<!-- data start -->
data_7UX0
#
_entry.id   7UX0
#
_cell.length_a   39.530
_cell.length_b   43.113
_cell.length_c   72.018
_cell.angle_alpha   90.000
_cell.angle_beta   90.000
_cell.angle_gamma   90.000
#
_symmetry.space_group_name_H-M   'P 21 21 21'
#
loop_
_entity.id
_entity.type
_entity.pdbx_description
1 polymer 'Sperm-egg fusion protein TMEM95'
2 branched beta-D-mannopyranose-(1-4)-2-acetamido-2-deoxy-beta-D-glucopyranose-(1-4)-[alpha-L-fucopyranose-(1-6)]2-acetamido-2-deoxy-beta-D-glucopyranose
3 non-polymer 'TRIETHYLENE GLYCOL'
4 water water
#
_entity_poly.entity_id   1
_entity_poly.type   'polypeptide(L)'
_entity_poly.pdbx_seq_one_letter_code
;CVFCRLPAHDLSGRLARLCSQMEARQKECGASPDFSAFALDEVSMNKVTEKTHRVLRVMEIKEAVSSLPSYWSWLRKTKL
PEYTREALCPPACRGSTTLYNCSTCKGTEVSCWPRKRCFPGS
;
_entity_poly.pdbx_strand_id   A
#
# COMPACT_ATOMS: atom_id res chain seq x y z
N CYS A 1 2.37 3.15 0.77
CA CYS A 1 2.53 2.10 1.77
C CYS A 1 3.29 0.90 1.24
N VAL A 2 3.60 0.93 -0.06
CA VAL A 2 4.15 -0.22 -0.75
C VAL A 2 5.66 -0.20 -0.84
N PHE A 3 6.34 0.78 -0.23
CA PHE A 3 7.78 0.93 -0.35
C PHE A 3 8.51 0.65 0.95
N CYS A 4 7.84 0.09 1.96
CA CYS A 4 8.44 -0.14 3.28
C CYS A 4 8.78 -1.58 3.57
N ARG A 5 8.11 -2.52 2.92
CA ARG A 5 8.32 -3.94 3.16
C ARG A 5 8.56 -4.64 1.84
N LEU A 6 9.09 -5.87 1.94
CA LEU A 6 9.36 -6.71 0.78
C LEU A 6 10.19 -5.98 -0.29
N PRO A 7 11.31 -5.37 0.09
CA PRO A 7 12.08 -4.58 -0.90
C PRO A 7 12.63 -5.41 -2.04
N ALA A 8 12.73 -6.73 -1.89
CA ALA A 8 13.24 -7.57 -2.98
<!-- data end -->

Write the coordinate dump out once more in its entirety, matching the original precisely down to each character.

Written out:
data_7UX0
#
_entry.id   7UX0
#
_cell.length_a   39.530
_cell.length_b   43.113
_cell.length_c   72.018
_cell.angle_alpha   90.000
_cell.angle_beta   90.000
_cell.angle_gamma   90.000
#
_symmetry.space_group_name_H-M   'P 21 21 21'
#
loop_
_entity.id
_entity.type
_entity.pdbx_description
1 polymer 'Sperm-egg fusion protein TMEM95'
2 branched beta-D-mannopyranose-(1-4)-2-acetamido-2-deoxy-beta-D-glucopyranose-(1-4)-[alpha-L-fucopyranose-(1-6)]2-acetamido-2-deoxy-beta-D-glucopyranose
3 non-polymer 'TRIETHYLENE GLYCOL'
4 water water
#
_entity_poly.entity_id   1
_entity_poly.type   'polypeptide(L)'
_entity_poly.pdbx_seq_one_letter_code
;CVFCRLPAHDLSGRLARLCSQMEARQKECGASPDFSAFALDEVSMNKVTEKTHRVLRVMEIKEAVSSLPSYWSWLRKTKL
PEYTREALCPPACRGSTTLYNCSTCKGTEVSCWPRKRCFPGS
;
_entity_poly.pdbx_strand_id   A
#
# COMPACT_ATOMS: atom_id res chain seq x y z
N CYS A 1 2.37 3.15 0.77
CA CYS A 1 2.53 2.10 1.77
C CYS A 1 3.29 0.90 1.24
N VAL A 2 3.60 0.93 -0.06
CA VAL A 2 4.15 -0.22 -0.75
C VAL A 2 5.66 -0.20 -0.84
N PHE A 3 6.34 0.78 -0.23
CA PHE A 3 7.78 0.93 -0.35
C PHE A 3 8.51 0.65 0.95
N CYS A 4 7.84 0.09 1.96
CA CYS A 4 8.44 -0.14 3.28
C CYS A 4 8.78 -1.58 3.57
N ARG A 5 8.11 -2.52 2.92
CA ARG A 5 8.32 -3.94 3.16
C ARG A 5 8.56 -4.64 1.84
N LEU A 6 9.09 -5.87 1.94
CA LEU A 6 9.36 -6.71 0.78
C LEU A 6 10.19 -5.98 -0.29
N PRO A 7 11.31 -5.37 0.09
CA PRO A 7 12.08 -4.58 -0.90
C PRO A 7 12.63 -5.41 -2.04
N ALA A 8 12.73 -6.73 -1.89
CA ALA A 8 13.24 -7.57 -2.98